Abstract and Keywords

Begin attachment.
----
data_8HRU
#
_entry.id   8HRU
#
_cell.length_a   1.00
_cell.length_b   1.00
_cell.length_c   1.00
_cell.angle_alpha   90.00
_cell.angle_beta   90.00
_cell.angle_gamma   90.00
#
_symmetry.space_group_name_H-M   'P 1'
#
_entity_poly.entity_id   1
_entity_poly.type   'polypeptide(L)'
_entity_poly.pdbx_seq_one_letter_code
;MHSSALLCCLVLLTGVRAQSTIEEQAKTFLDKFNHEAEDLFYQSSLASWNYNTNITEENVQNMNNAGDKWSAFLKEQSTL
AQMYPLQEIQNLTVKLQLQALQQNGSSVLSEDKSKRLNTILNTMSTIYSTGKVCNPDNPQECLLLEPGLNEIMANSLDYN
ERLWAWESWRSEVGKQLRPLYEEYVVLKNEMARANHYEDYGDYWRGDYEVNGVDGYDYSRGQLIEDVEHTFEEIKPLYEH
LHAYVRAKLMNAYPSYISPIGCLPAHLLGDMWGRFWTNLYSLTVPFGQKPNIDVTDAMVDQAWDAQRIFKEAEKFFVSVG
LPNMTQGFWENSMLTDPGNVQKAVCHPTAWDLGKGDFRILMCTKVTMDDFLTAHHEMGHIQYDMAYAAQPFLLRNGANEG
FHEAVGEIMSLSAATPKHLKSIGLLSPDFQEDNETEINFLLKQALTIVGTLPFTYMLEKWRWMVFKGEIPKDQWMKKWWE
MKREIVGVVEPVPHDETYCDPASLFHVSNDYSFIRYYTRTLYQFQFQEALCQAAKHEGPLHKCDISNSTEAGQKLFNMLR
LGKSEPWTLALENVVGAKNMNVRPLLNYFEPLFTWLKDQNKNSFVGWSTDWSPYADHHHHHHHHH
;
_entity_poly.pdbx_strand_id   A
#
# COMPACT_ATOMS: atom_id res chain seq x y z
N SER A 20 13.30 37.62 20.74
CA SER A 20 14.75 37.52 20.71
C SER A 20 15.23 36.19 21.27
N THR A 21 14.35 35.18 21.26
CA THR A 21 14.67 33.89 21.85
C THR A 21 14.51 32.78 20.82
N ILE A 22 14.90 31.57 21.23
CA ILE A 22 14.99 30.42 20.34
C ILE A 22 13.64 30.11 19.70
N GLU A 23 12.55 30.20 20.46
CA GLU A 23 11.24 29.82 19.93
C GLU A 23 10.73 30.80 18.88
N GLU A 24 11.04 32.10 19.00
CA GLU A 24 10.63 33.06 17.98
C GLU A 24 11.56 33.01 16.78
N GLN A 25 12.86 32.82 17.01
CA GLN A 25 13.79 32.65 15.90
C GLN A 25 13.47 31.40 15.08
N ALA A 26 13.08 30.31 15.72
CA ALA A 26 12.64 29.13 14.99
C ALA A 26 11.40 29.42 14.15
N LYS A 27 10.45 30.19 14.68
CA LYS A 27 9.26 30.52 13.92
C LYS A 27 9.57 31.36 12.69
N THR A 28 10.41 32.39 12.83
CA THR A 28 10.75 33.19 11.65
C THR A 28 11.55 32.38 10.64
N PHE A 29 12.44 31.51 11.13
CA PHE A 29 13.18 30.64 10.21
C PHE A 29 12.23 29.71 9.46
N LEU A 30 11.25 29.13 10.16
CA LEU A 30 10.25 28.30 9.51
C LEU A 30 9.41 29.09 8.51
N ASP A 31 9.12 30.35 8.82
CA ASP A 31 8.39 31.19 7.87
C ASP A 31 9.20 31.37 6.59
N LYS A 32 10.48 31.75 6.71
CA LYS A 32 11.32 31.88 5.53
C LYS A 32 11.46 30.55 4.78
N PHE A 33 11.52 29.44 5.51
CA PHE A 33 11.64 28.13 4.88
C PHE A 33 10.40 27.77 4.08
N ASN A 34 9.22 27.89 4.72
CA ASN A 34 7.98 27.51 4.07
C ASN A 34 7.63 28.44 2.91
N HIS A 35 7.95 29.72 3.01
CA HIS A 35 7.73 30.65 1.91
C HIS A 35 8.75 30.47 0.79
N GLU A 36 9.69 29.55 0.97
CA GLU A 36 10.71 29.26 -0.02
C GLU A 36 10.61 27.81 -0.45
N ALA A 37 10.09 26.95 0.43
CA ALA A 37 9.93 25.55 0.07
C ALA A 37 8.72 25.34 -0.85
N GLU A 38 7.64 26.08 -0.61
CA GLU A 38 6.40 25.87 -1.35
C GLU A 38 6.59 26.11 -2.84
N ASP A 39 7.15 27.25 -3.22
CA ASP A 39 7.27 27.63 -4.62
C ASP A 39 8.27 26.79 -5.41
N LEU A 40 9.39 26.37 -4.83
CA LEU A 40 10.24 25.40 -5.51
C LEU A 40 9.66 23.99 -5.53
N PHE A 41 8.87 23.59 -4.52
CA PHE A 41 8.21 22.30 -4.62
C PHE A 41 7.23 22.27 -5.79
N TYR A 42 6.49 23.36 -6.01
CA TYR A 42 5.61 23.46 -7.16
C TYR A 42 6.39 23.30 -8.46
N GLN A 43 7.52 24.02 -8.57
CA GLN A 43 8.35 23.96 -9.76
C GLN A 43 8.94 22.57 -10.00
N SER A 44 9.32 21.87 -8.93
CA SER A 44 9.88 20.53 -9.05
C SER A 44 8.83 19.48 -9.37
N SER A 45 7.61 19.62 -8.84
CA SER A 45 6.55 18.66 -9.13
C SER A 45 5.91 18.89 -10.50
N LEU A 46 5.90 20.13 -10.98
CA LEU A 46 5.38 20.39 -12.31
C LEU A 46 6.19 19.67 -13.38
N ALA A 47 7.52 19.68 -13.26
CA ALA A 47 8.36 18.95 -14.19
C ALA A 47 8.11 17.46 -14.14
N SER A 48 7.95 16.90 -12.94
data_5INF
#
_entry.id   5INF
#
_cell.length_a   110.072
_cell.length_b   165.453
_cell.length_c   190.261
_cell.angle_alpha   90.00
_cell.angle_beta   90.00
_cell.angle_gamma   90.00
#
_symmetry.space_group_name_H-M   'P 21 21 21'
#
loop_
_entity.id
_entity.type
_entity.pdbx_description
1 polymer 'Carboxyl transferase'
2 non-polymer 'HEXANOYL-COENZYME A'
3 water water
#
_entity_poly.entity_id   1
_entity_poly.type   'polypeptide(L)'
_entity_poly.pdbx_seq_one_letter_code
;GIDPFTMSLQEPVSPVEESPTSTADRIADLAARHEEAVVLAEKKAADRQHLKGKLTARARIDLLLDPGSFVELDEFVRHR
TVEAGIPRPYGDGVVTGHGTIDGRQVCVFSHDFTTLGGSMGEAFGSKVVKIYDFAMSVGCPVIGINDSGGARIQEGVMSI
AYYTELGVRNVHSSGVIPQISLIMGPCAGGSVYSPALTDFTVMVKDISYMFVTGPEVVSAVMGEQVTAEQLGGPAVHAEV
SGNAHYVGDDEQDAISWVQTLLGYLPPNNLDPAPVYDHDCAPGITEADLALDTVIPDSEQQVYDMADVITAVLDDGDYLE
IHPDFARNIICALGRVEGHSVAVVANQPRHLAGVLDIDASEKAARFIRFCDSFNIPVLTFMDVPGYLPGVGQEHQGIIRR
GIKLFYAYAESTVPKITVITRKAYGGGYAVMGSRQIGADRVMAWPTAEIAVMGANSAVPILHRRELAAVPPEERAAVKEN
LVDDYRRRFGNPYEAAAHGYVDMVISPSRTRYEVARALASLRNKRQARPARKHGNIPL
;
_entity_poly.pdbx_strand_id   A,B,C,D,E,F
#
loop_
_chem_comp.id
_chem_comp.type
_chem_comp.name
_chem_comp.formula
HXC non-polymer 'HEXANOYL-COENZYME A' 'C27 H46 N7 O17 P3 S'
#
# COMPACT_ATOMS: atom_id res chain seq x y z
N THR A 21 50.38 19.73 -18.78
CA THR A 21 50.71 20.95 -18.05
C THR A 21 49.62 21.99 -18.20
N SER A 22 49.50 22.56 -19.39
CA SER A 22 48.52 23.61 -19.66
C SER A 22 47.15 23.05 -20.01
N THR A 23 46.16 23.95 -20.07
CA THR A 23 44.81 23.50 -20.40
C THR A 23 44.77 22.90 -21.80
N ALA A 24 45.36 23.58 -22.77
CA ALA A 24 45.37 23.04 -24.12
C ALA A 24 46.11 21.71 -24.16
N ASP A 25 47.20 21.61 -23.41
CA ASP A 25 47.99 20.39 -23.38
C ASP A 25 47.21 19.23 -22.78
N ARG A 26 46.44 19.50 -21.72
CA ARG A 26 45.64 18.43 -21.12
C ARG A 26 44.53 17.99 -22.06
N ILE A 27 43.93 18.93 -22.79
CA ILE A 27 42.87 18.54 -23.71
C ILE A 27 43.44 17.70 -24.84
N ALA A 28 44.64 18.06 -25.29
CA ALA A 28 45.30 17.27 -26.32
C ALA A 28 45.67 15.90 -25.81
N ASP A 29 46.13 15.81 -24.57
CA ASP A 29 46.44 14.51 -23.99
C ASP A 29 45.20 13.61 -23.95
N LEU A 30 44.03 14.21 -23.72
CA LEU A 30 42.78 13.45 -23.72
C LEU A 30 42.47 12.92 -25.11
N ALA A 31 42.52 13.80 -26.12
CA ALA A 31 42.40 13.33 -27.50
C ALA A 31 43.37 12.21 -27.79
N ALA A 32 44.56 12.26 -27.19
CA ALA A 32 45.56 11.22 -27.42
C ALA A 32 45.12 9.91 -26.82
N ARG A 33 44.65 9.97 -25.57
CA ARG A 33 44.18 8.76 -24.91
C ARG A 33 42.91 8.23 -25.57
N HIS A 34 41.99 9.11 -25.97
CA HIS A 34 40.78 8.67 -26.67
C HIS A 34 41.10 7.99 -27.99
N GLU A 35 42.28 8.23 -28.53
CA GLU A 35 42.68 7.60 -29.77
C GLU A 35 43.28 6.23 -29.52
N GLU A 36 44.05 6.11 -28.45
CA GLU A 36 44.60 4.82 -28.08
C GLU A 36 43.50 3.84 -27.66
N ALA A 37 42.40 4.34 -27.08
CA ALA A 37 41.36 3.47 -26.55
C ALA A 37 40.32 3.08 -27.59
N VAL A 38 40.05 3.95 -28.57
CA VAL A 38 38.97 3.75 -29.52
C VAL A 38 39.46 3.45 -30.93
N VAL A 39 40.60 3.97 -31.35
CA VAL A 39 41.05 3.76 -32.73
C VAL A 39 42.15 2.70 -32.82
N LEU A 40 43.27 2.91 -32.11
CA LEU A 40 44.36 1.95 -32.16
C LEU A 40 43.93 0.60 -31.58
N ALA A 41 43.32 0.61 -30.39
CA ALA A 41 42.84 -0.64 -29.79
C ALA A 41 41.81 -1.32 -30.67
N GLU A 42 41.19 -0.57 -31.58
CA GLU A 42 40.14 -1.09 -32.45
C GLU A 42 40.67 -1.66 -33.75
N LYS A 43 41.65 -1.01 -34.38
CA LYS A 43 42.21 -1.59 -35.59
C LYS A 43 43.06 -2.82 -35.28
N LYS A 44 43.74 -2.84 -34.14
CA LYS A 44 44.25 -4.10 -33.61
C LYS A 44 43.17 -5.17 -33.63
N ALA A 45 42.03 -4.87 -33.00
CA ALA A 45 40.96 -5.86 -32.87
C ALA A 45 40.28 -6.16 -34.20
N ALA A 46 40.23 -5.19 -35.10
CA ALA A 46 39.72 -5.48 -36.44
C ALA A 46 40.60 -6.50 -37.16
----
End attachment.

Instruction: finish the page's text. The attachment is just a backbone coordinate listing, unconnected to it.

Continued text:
A ‘Second Occurrence Focus’ (SOF) is the semantic focus of a focus sensitive operator (like only) which is contextually given. SOF has been claimed to be phonologically unmarked, which poses a problem for association with focus theories assuming a direct relation between focus and pitch accent. This chapter discusses the main semantic-pragmatic accounts of the SOF challenge but also empirical investigations which found that SOF actually is marked by secondary (i.e. non-nuclear) prosodic prominence, providing evidence in favour of association with focus theories. A similar prosodic pattern could be found in semantically and prosodically comparable structures such as cases of implicational bridging. Finally, an outlook on a possible unified approach of the phonological representation of second occurrence expressions is presented which is based on metrical stress.
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